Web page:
• Hamilton's involvement in both organizations showcases his political beliefs and connections during this period. The Manumission Society reflected his humanitarian concerns, while the Society of the Cincinnati demonstrated his focus on preserving the union and military camaraderie.


“By no means confined to the south, slavery was well entrenched in much of the north. By 1784, Vermont, New Hampshire, Massachusetts, Pennsylvania, Rhode Island, and Connecticut had outlawed slavery or passed laws for its gradual extinction—at the very least, New England’s soil did not lend itself to large plantations—but New York and New Jersey retained significant slave populations. New York City, in particular, was identified with slavery: it still held slave auctions in the 1750s and was also linked through its sugar refineries to the West Indies. Even in the 1790s, one in five New York City households kept domestic slaves, a practice ubiquitous among well-to-do merchants who wanted cooks, maids, and butlers and regarded slaves as status symbols. (After”

“The most damning and hypocritical critiques of his allegedly aristocratic economic system emanated from the most aristocratic southern slaveholders, who deflected attention from their own nefarious deeds by posing as populist champions and assailing the northern financial and mercantile interests aligned with Hamilton. As will be seen, the national consensus that the slavery issue should be tabled to preserve the union meant that the southern plantation economy was effectively ruled off-limits to political discussion, while Hamilton’s system, by default, underwent the most searching scrutiny.”

“This fierce defender of private property—this man for whom contracts were to be sacred covenants—expressly denied the sanctity of any agreement that stripped people of their freedom.”

“Burr, “His manner was patronizing. . . . As he revealed himself to my moral sense, I saw he was destitute of any fixed principles.”

“avowed preference for an elite based on merit was misconstrued by enemies into a secret adoration of aristocracy.”

TWELVE: August and Respectable Assembly


  • Hamilton returned to Philadelphia on August 13, 1787, after a brief absence due to a dueling incident involving a friend.
  • Hamilton's statement on immigration in the Philadelphia convention argued for equal representation of free and enslaved people for apportioning House seats and electoral votes. However, delegates rejected his proposal and adopted a compromise that counted three enslaved persons as equivalent to two free persons.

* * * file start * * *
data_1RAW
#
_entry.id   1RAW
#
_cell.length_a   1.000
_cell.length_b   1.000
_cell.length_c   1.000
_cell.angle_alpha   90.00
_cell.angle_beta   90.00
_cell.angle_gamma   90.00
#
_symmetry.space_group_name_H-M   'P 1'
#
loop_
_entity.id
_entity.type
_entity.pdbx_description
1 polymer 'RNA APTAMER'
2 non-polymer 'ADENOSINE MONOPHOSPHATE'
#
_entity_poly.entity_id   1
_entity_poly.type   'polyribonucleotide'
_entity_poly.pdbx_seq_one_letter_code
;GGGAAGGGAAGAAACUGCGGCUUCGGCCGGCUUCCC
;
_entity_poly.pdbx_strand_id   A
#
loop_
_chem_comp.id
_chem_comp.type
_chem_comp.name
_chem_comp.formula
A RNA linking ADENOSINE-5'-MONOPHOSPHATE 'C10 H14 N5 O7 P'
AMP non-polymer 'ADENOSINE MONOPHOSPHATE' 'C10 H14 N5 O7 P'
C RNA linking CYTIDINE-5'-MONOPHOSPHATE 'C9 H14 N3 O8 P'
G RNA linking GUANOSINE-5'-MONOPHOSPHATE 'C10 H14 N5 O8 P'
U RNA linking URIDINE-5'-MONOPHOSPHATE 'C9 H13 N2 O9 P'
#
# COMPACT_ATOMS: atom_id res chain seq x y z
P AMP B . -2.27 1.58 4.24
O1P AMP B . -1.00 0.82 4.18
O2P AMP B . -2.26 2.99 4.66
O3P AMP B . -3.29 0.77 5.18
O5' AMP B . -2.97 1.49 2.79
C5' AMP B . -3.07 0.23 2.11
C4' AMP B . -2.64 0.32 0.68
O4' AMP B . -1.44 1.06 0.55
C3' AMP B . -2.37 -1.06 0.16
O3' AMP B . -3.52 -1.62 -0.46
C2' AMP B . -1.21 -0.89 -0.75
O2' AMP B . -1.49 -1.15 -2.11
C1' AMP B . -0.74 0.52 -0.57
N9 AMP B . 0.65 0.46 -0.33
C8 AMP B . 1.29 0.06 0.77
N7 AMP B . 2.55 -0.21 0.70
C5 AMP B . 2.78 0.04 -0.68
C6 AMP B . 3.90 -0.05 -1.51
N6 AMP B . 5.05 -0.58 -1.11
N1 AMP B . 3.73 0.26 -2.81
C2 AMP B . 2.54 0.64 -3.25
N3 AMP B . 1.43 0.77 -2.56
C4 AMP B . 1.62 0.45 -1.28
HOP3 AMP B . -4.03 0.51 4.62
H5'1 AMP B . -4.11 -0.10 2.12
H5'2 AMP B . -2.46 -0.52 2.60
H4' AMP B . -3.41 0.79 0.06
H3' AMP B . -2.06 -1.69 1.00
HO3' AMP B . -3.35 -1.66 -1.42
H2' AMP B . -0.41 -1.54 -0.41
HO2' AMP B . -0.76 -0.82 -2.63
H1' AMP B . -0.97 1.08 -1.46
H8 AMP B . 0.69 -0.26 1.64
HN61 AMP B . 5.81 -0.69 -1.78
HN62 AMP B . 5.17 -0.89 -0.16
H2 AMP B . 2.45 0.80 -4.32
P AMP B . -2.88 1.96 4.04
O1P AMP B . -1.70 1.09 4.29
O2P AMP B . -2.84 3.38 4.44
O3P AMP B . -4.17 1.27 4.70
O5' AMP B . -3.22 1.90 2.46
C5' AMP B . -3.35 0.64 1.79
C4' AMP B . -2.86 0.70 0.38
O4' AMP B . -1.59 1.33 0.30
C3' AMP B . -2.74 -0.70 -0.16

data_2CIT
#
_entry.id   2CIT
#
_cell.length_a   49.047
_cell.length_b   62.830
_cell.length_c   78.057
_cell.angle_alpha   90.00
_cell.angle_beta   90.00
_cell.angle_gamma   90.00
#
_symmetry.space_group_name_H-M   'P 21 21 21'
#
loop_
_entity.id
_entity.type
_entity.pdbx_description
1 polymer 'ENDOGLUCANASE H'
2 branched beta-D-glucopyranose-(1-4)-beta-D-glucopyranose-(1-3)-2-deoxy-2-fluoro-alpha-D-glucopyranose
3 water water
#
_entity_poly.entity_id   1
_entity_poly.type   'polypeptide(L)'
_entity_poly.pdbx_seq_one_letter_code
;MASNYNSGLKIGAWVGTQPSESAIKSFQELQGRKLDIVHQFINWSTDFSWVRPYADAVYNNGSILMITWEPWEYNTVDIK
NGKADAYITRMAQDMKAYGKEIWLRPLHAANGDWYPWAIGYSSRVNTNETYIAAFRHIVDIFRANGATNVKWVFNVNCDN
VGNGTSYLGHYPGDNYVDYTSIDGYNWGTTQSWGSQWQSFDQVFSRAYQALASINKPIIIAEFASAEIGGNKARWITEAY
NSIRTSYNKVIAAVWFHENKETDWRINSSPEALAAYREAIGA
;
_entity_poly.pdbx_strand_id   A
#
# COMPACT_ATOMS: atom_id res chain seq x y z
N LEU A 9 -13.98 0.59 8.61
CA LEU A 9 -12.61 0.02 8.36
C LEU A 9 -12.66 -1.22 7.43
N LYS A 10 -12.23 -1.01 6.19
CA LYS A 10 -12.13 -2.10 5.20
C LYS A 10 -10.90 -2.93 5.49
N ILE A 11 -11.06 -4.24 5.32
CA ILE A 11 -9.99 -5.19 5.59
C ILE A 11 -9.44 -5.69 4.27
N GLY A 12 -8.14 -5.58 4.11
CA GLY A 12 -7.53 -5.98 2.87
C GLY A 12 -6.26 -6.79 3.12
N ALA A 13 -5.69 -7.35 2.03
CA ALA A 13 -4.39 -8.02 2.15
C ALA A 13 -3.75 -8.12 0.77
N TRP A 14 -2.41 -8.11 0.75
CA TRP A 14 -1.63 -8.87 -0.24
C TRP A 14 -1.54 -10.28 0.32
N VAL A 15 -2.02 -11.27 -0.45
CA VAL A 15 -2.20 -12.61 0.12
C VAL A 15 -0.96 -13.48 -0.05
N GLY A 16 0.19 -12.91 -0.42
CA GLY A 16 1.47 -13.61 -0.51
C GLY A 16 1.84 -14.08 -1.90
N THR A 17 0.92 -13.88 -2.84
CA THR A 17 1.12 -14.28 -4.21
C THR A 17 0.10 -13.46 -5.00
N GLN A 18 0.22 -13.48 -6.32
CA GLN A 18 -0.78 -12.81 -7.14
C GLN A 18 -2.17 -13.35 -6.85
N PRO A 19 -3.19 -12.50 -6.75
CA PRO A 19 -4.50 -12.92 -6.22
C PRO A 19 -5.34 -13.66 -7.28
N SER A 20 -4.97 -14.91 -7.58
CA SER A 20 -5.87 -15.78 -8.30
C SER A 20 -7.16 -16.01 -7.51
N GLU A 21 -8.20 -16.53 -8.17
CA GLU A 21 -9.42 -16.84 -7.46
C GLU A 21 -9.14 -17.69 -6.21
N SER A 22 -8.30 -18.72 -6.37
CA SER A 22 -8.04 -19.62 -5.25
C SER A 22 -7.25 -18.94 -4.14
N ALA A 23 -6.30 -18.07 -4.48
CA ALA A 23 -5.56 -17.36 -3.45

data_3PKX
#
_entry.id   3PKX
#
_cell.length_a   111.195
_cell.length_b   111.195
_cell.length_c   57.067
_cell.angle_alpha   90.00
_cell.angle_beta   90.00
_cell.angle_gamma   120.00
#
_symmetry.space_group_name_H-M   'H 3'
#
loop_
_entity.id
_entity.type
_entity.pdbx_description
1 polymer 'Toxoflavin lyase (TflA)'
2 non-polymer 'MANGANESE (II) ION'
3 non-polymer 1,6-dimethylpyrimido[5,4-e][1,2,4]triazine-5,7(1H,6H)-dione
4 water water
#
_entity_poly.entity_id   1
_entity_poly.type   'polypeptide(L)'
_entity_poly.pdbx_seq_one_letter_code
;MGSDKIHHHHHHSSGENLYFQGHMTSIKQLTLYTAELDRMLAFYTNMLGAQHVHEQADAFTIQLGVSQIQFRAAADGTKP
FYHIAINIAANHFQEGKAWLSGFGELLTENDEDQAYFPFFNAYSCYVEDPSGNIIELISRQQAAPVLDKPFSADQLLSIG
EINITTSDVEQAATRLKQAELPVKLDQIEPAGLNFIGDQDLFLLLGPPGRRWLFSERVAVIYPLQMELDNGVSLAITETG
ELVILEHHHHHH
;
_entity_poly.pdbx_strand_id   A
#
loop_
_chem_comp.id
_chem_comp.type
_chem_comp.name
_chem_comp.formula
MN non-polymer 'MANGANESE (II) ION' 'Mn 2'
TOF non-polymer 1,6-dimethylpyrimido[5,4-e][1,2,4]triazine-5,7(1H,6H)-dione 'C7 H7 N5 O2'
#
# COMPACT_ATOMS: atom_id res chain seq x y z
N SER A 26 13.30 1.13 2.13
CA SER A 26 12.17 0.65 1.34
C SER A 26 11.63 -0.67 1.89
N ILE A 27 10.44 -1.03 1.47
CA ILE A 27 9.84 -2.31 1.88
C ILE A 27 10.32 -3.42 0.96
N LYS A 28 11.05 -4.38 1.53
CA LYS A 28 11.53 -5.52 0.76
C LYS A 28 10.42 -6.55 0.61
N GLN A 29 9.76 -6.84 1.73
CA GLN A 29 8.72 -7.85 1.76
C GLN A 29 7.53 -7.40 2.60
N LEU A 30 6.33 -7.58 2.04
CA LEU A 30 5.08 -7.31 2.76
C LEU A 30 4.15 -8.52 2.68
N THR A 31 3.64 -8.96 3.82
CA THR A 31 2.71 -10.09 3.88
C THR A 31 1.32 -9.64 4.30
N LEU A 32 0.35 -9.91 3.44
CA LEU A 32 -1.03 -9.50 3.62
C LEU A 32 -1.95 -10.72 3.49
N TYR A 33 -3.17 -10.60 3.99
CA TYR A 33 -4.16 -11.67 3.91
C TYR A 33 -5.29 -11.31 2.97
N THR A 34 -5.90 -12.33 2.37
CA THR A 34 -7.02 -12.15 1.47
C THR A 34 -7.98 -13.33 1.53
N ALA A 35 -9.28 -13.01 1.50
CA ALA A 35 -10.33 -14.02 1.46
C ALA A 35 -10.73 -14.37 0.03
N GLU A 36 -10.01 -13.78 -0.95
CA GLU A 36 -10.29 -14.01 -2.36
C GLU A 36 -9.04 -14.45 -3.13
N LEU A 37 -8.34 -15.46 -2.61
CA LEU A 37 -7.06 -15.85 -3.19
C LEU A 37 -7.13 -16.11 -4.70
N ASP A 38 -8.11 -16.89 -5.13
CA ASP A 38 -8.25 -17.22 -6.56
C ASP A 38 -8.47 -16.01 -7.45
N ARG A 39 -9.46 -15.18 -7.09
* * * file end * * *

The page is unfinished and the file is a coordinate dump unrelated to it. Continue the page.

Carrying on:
• The slavery issue was a major point of contention at the convention, with southern states seeking protection for their slave-holding interests.
  • After the September 8 adoption of the Constitution's final draft, Hamilton joined the Committee of Style and Arrangement.
  • Gouverneur Morris, a member of this committee, was responsible for writing the preamble's opening phrase, "We the People of the United States," which became a powerful symbol of American democracy.
  • The convention ended on September 17 when thirty-nine delegates signed the Constitution. Hamilton was the only New York delegate to sign it, and he publicly expressed his support for its ratification.


“Hamilton’s besetting fear was that American democracy would be spoiled by demagogues who would mouth populist shibboleths to conceal their despotism.”

“Of all the founders, Hamilton probably had the gravest doubts about the wisdom of the masses and wanted elected leaders who would guide them. This was the great paradox of his career: his optimistic view of America’s potential coexisted with an essentially pessimistic view of human nature. His faith in Americans never quite matched his faith in America itself.”

“One story, perhaps apocryphal, claims that when Hamilton was asked why the framers omitted the word God from the Constitution, he replied, “We forgot.”

“This, I confess, hurts my feelings, and if it obtains credit will require a contradiction,”



  • In June 1788, delegates from New York met at Poughkeepsie to decide whether or not to ratify the newly proposed United States Constitution.
  • Alexander Hamilton, a leading Federalist, made impassioned speeches in favor of adoption, while Governor George Clinton and other Antifederalists argued for the inclusion of a bill of rights and other amendments.
  • The convention was deadlocked until Melancton Smith changed his vote on July 26, giving the Federalists a narrow victory with a vote of thirty to twenty-seven.
  • In celebration of New York's ratification, a massive parade took place in New York City three days earlier, featuring floats and displays that depicted the benefits of union and paid tribute to Hamilton.
  • The ratification of the Constitution marked the zenith of the Federalist alliance with city artisans, but Hamilton would never again enjoy their favor to this extent.


“Since critics found it hard to defeat him on intellectual grounds, they stooped to personal attacks.”